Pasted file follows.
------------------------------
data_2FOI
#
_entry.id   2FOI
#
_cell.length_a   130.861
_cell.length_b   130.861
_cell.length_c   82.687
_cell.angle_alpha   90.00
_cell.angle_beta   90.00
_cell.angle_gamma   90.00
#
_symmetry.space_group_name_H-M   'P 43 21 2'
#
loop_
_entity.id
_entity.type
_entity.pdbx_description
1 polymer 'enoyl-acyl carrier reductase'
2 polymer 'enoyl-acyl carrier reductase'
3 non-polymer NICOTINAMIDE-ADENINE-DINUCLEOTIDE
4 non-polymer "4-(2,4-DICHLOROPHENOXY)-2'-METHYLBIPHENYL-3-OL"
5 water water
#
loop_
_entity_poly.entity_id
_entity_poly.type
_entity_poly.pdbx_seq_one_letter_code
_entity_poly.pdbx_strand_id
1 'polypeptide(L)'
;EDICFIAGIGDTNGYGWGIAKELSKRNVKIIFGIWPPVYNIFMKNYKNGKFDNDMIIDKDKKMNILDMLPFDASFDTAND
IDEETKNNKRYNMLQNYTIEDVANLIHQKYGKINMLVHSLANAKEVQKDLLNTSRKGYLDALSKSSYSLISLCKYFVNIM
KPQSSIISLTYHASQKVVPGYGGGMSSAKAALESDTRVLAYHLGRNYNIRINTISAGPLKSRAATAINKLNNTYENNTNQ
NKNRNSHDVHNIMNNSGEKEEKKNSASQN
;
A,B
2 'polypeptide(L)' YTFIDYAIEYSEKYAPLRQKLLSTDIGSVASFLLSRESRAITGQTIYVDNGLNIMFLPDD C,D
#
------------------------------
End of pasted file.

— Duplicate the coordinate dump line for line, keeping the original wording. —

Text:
data_2FOI
#
_entry.id   2FOI
#
_cell.length_a   130.861
_cell.length_b   130.861
_cell.length_c   82.687
_cell.angle_alpha   90.00
_cell.angle_beta   90.00
_cell.angle_gamma   90.00
#
_symmetry.space_group_name_H-M   'P 43 21 2'
#
loop_
_entity.id
_entity.type
_entity.pdbx_description
1 polymer 'enoyl-acyl carrier reductase'
2 polymer 'enoyl-acyl carrier reductase'
3 non-polymer NICOTINAMIDE-ADENINE-DINUCLEOTIDE
4 non-polymer "4-(2,4-DICHLOROPHENOXY)-2'-METHYLBIPHENYL-3-OL"
5 water water
#
loop_
_entity_poly.entity_id
_entity_poly.type
_entity_poly.pdbx_seq_one_letter_code
_entity_poly.pdbx_strand_id
1 'polypeptide(L)'
;EDICFIAGIGDTNGYGWGIAKELSKRNVKIIFGIWPPVYNIFMKNYKNGKFDNDMIIDKDKKMNILDMLPFDASFDTAND
IDEETKNNKRYNMLQNYTIEDVANLIHQKYGKINMLVHSLANAKEVQKDLLNTSRKGYLDALSKSSYSLISLCKYFVNIM
KPQSSIISLTYHASQKVVPGYGGGMSSAKAALESDTRVLAYHLGRNYNIRINTISAGPLKSRAATAINKLNNTYENNTNQ
NKNRNSHDVHNIMNNSGEKEEKKNSASQN
;
A,B
2 'polypeptide(L)' YTFIDYAIEYSEKYAPLRQKLLSTDIGSVASFLLSRESRAITGQTIYVDNGLNIMFLPDD C,D
#